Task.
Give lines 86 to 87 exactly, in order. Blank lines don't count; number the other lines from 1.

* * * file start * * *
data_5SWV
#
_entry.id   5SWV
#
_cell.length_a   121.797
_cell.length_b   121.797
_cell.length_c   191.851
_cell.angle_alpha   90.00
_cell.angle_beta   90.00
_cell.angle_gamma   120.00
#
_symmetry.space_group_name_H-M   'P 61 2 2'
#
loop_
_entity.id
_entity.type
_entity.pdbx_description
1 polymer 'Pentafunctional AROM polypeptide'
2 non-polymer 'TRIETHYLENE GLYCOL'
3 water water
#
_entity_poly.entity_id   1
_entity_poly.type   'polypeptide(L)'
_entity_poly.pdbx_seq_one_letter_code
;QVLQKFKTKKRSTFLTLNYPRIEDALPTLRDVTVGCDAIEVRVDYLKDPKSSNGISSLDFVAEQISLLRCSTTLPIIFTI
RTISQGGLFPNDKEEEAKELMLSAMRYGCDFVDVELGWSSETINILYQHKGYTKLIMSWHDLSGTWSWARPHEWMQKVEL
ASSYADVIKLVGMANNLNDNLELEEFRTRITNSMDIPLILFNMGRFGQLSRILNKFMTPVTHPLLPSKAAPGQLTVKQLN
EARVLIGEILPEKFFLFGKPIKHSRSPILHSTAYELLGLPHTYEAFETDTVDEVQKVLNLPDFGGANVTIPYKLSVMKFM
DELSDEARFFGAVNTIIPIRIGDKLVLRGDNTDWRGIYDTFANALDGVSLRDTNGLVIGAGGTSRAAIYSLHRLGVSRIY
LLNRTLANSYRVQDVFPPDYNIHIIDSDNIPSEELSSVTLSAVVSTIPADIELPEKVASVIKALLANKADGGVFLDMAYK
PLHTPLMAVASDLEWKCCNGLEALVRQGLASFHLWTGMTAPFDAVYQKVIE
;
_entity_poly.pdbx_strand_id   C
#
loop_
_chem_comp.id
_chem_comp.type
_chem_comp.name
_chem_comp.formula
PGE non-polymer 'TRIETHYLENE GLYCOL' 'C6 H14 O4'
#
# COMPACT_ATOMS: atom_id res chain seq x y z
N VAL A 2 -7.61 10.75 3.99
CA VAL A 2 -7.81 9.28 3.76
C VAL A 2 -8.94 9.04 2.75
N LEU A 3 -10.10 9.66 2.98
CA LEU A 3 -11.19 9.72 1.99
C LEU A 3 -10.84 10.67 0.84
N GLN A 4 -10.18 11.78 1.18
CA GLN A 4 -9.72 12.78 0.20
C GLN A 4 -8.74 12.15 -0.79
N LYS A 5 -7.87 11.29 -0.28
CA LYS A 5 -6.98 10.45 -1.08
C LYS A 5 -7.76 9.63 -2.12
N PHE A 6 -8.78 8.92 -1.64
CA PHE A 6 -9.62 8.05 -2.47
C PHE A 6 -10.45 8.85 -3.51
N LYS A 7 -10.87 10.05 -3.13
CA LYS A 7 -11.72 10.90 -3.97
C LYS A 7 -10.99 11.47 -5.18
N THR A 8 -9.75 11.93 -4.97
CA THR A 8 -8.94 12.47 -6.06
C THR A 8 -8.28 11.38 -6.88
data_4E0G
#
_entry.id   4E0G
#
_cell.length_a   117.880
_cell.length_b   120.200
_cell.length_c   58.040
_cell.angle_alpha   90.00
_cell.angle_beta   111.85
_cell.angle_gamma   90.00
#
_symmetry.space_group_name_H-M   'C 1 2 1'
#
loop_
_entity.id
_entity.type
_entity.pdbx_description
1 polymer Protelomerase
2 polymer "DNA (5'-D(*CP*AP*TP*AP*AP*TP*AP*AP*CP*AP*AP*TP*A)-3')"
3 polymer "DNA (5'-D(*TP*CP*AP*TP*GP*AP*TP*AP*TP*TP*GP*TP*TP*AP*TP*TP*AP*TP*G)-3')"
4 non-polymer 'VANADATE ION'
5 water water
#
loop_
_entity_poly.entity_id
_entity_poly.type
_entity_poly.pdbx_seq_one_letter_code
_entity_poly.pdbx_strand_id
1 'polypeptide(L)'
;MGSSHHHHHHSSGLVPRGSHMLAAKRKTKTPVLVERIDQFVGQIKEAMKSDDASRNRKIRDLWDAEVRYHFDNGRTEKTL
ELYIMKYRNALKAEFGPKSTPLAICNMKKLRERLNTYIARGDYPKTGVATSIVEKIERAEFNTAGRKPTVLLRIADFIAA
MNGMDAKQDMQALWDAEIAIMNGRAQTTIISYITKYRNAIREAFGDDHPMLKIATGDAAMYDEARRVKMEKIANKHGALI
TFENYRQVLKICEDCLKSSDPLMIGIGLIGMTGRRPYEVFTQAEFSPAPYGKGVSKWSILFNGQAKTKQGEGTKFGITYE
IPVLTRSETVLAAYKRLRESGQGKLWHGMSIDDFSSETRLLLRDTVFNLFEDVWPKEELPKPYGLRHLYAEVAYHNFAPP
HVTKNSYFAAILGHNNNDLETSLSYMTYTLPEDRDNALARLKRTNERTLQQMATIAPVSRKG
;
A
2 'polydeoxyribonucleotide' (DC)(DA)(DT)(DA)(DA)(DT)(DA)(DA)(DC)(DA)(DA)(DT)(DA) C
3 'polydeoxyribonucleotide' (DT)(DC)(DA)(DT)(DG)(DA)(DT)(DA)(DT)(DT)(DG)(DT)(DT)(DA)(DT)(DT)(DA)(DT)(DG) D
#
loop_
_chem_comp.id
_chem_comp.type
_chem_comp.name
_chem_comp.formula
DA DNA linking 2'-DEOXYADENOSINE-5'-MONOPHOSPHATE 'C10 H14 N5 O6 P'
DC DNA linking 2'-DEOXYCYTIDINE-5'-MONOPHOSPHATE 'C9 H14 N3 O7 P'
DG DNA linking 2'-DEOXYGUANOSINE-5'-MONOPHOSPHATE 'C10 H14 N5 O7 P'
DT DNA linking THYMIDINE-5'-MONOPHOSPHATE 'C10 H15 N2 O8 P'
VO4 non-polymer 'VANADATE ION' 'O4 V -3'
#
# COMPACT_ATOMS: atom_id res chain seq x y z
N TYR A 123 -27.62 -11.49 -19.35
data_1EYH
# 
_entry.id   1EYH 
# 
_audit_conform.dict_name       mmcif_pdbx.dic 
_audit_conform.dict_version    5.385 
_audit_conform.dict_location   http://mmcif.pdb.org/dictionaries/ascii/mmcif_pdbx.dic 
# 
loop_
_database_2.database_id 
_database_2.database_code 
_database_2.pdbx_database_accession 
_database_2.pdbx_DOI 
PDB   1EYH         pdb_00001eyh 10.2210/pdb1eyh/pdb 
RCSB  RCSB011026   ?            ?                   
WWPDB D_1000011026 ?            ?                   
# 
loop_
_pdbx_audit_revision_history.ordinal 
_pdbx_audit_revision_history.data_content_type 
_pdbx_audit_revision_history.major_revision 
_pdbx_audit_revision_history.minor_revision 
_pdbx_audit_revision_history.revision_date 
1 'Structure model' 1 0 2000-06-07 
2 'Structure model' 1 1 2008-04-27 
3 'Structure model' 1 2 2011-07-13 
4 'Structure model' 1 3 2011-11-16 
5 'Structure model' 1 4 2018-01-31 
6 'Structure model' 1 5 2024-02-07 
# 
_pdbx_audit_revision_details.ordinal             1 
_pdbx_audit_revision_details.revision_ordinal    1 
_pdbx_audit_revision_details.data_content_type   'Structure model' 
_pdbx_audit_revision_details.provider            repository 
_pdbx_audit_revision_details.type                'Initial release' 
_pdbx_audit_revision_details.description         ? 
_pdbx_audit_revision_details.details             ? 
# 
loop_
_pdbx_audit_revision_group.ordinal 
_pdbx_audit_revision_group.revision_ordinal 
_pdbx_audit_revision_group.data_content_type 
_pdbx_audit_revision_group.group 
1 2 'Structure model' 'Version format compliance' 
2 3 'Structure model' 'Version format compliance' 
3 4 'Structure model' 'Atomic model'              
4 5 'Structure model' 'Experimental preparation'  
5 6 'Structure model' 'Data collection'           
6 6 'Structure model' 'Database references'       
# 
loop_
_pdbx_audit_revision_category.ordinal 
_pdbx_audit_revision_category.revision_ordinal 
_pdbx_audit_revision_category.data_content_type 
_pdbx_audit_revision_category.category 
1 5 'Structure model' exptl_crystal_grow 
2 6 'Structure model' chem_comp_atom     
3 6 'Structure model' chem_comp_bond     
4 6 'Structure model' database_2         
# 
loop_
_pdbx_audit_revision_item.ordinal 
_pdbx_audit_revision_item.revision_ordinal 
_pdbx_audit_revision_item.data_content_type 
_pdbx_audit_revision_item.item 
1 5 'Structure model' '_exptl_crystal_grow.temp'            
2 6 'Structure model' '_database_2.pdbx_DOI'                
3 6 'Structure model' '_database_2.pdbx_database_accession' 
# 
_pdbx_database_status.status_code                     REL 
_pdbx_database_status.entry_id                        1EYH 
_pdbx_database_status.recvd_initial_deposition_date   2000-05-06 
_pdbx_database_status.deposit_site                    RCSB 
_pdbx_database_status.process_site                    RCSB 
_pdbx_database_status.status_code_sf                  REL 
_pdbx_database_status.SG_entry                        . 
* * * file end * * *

#
loop_